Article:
Professor Linda Siegelis Dorothy C. Lam Chair Professor in Special Education at University of British Columbia. She specializes in dyslexia and other learning disabilities and has developed a system to both detect children at risk for reading difficulties and to provide intervention to reduce or eliminate their reading difficulties. She has published over 150 articles and book chapters on cognitive and language development, reading, learning disabilities, bilingualism, English as a second language, the detection of children at risk for learning difficulties, the development of very low birth weight infants, and the language learning of French, Spanish, Chinese, Punjabi, Arabic, Italian, Portuguese, and other languages. Professor Siegel has been the Associate Editor of Child Development and the Editor of the International Journal of Behavioral Development and has participated in research grant panels in the United States, Canada, Australia, Sweden, Israel, England and Hong Kong. Recently, she was a member of the U. S. National Panel in the literacy development of language minority children and youth.
1.Helping Children with Dyslexia and other Specific Learning Disabilities
Date: 15 February 2011
Time: 6:30 – 8:00pm
Venue: LE 8, Library Extension
This seminar will review the major types of specific learning disabilities, including dyslexia, mathematical disabilities, dysgraphia, and non-verbal learning disabilities. The characteristics of each disability will be illustrated withcase studies. Both the strengths and challenges of each type of disability will be discussed. The appropriate ways to assess children for specific learning disabilities will be presented. The most current, empirically validated treatments for these disabilities will be described. Response to Intervention (RTI), a new approach to providing appropriate education for students will be discussed and its significance for students with specific learning disabilities will be outlined. Illustrations from recently developed and validated computer software will be presented. Appropriate classroom and examination accommodations will be outlined, including specific techniques for their implementation. Early identification techniques to find difficulties early, before there are serious social and emotional consequences for the child and the family will be discussed.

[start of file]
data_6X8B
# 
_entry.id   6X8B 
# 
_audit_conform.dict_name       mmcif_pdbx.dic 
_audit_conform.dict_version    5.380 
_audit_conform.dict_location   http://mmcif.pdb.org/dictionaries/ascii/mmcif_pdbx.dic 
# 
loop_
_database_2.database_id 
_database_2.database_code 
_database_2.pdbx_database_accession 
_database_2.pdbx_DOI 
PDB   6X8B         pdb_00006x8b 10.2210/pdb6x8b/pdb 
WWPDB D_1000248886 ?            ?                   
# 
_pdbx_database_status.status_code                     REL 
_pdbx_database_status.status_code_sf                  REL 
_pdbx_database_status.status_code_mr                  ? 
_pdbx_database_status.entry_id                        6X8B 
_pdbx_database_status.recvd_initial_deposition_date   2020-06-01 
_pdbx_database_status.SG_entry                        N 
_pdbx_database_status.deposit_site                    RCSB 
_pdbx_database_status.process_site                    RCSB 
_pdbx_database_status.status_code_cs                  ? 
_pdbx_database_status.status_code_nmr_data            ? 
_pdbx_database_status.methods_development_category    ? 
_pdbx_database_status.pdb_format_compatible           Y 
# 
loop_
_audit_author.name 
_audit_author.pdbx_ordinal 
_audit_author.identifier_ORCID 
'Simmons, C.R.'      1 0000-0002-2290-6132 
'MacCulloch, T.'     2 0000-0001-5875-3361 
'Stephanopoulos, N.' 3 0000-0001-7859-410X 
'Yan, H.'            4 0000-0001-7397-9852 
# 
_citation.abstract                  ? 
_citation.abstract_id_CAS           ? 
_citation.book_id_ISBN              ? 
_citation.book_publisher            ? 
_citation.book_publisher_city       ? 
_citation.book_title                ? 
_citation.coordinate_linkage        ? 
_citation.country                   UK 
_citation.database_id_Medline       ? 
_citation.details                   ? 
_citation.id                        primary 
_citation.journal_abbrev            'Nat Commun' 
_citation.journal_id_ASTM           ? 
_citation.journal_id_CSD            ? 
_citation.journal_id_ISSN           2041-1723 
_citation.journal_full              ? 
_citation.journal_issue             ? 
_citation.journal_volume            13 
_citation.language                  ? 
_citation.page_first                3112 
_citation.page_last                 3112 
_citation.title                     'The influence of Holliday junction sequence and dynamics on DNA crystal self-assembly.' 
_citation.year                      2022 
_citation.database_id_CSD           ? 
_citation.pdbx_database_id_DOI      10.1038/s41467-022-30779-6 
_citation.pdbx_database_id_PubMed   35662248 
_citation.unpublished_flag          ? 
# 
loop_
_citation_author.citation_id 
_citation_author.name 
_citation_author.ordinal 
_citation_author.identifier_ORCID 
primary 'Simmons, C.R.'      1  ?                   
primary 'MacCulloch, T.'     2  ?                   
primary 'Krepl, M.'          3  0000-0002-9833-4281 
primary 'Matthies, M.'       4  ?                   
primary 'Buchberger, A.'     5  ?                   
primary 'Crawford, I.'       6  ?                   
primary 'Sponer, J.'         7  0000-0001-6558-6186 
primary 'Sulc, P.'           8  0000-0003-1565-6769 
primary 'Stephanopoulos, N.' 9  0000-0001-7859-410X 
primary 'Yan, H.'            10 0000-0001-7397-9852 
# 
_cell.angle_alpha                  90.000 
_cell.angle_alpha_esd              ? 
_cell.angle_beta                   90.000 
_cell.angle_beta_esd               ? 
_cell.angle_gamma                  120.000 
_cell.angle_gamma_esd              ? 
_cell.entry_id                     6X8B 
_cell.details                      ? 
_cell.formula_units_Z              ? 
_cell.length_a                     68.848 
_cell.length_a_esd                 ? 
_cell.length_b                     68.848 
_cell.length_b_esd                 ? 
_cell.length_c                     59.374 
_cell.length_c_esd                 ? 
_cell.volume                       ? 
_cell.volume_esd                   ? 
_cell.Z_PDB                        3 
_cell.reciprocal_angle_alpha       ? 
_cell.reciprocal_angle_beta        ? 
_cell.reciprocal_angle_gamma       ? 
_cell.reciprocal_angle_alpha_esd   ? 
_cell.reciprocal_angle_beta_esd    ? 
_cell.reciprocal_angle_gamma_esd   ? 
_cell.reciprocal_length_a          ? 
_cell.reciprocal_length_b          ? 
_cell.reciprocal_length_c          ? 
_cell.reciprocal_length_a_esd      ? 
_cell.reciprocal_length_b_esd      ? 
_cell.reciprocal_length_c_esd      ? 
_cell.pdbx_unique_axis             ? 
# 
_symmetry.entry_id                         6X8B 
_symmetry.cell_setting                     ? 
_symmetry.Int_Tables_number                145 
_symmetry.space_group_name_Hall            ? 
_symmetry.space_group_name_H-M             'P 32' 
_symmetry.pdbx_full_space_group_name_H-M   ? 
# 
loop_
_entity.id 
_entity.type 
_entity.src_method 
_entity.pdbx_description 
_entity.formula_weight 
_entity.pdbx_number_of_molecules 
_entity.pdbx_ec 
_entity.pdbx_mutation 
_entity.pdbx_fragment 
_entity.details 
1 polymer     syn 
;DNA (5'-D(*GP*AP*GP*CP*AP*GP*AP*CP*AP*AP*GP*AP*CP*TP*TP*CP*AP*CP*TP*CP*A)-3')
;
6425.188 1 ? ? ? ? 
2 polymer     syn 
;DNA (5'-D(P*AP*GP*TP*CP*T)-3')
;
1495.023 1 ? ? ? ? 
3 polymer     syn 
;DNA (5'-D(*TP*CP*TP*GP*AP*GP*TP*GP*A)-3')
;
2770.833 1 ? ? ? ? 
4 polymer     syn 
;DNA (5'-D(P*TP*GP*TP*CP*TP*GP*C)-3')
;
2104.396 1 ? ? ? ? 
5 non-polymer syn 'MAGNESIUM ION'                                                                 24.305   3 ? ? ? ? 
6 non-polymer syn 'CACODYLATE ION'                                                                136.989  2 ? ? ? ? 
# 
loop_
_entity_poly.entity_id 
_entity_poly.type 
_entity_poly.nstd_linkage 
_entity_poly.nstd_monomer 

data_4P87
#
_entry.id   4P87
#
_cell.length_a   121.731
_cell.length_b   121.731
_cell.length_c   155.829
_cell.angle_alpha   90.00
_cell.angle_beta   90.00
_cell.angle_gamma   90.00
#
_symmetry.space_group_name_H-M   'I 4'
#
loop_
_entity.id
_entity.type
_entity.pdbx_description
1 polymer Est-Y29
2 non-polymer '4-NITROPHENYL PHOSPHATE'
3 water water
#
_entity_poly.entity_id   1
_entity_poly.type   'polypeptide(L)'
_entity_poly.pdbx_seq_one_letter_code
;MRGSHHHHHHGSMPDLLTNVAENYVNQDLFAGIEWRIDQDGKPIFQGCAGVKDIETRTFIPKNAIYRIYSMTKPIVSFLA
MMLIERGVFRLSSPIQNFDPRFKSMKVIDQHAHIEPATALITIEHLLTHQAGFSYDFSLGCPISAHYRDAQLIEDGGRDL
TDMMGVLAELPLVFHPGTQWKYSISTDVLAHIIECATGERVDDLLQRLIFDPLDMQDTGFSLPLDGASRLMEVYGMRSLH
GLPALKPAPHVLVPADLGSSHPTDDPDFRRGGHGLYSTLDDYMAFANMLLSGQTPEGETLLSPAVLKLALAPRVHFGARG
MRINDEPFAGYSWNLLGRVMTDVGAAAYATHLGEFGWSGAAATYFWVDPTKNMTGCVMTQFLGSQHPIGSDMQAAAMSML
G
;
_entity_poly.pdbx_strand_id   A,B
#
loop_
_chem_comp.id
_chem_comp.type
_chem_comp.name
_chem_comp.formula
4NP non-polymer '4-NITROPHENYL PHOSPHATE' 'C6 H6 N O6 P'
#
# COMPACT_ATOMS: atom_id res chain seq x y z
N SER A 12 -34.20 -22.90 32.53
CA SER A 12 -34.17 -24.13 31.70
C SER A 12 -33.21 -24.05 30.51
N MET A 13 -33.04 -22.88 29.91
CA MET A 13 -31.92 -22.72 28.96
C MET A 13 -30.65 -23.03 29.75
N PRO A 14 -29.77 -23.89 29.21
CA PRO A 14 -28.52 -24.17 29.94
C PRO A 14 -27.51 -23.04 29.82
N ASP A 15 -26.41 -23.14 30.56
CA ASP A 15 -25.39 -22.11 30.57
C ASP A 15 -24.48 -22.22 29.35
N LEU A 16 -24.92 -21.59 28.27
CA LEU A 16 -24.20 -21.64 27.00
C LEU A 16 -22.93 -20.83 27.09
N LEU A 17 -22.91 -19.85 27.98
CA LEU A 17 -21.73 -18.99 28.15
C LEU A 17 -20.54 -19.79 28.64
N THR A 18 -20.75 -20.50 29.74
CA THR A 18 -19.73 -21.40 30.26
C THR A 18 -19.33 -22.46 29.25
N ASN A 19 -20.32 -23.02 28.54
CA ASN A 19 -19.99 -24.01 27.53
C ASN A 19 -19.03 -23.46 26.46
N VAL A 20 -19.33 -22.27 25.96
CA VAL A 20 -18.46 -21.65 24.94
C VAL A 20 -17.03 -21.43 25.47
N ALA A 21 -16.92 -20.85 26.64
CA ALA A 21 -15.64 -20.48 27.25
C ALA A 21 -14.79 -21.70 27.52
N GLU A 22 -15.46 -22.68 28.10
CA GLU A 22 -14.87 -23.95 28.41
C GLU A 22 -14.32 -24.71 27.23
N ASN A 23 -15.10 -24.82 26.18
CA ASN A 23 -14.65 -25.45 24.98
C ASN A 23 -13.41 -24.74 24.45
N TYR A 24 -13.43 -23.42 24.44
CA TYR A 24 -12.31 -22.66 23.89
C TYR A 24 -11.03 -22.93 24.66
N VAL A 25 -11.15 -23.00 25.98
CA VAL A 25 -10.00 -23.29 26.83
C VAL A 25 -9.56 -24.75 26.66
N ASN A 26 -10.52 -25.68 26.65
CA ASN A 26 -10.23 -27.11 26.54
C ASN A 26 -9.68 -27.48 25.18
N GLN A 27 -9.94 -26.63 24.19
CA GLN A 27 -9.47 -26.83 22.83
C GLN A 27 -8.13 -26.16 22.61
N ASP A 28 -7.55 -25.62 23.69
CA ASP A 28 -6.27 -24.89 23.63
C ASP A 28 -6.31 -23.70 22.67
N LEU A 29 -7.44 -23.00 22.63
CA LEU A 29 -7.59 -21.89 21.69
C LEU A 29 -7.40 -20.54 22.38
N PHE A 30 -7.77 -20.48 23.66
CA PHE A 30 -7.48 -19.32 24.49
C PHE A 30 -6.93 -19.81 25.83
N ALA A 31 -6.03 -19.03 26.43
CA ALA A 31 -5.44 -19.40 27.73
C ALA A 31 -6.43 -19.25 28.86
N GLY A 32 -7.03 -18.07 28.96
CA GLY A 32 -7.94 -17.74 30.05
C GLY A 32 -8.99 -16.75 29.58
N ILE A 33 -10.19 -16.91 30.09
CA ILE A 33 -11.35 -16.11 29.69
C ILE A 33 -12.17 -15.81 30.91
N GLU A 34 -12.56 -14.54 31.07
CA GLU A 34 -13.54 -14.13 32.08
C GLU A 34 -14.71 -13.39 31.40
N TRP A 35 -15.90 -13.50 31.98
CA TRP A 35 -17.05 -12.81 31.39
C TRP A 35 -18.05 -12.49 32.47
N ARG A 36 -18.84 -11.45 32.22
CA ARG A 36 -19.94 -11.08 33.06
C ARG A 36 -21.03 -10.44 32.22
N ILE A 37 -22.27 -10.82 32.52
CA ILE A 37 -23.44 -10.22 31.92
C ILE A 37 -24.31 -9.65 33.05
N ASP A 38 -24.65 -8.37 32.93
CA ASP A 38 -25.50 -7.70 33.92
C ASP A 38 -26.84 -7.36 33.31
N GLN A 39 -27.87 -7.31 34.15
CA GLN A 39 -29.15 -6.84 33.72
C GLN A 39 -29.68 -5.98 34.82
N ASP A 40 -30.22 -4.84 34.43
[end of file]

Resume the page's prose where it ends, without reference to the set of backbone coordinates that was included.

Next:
2.Teaching English to ESL Children with Learning Difficulties
Date: 17 February 2011
Time: 6:30 – 8:00pm
Venue: LE 6, Library Extension
This seminar will describe techniques to assess the English language skills of children with specific learning disabilities in the Hong Kong context. These techniques are available for use by teachers and other personnel. The development of skills that are critical for listening, speaking, reading, and writing in English will be discussed. Techniques to develop vocabulary skills will be outlined. Phonological awareness and phonics, important skills for learning English will be discussed. Computer software, available to schools and organizations free of charge will be demonstrated and opportunities to use this software will be discussed.
3.Supporting Inclusive Education for All Student
Date: 21 February 2011
Time: 12:45 – 2:00pm
Venue: LG02, Hui Oi Chow Science Building
This presentation examines the roles that special schools can play within inclusive educational systems with reference to the UK, but with wider international relevance. The findings of a study of teachers’ attitudes towards this crucial ‘dilemma of difference’ from three countries and argues that it is time to develop more sophisticated ways of thinking about provision. Rather than insisting on locating ‘mainstream’ and ‘special’ at opposite ends of a one-dimensional placement continuum, a multidimensional model is presented in which a number of attributes can be considered when analyzing provision. The ‘flexible interacting continua’ provided in this model concern identification, participation, placement, curriculum and teaching and governance. It is argued that schools, whether mainstream or special, need to strive towards commonality in terms of all five dimensions rather than simply in terms of placement.